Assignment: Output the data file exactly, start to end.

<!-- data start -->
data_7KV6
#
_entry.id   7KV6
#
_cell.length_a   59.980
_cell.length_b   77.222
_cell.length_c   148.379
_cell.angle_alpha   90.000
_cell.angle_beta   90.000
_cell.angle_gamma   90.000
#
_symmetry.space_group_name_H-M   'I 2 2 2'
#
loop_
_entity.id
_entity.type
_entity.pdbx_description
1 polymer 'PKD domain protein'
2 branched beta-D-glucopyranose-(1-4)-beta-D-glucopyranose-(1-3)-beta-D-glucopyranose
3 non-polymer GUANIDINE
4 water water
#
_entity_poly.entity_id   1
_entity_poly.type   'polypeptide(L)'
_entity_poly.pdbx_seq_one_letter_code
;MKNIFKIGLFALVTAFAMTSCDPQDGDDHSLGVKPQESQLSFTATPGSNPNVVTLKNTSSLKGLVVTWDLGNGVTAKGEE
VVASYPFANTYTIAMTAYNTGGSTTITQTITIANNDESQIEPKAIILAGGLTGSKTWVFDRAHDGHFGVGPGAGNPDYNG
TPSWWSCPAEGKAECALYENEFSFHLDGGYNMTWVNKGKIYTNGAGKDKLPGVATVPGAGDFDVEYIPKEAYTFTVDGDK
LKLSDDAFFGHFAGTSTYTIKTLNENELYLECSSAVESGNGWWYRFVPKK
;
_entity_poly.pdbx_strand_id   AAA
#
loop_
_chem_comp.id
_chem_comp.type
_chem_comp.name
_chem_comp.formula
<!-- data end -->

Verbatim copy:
data_7KV6
#
_entry.id   7KV6
#
_cell.length_a   59.980
_cell.length_b   77.222
_cell.length_c   148.379
_cell.angle_alpha   90.000
_cell.angle_beta   90.000
_cell.angle_gamma   90.000
#
_symmetry.space_group_name_H-M   'I 2 2 2'
#
loop_
_entity.id
_entity.type
_entity.pdbx_description
1 polymer 'PKD domain protein'
2 branched beta-D-glucopyranose-(1-4)-beta-D-glucopyranose-(1-3)-beta-D-glucopyranose
3 non-polymer GUANIDINE
4 water water
#
_entity_poly.entity_id   1
_entity_poly.type   'polypeptide(L)'
_entity_poly.pdbx_seq_one_letter_code
;MKNIFKIGLFALVTAFAMTSCDPQDGDDHSLGVKPQESQLSFTATPGSNPNVVTLKNTSSLKGLVVTWDLGNGVTAKGEE
VVASYPFANTYTIAMTAYNTGGSTTITQTITIANNDESQIEPKAIILAGGLTGSKTWVFDRAHDGHFGVGPGAGNPDYNG
TPSWWSCPAEGKAECALYENEFSFHLDGGYNMTWVNKGKIYTNGAGKDKLPGVATVPGAGDFDVEYIPKEAYTFTVDGDK
LKLSDDAFFGHFAGTSTYTIKTLNENELYLECSSAVESGNGWWYRFVPKK
;
_entity_poly.pdbx_strand_id   AAA
#
loop_
_chem_comp.id
_chem_comp.type
_chem_comp.name
_chem_comp.formula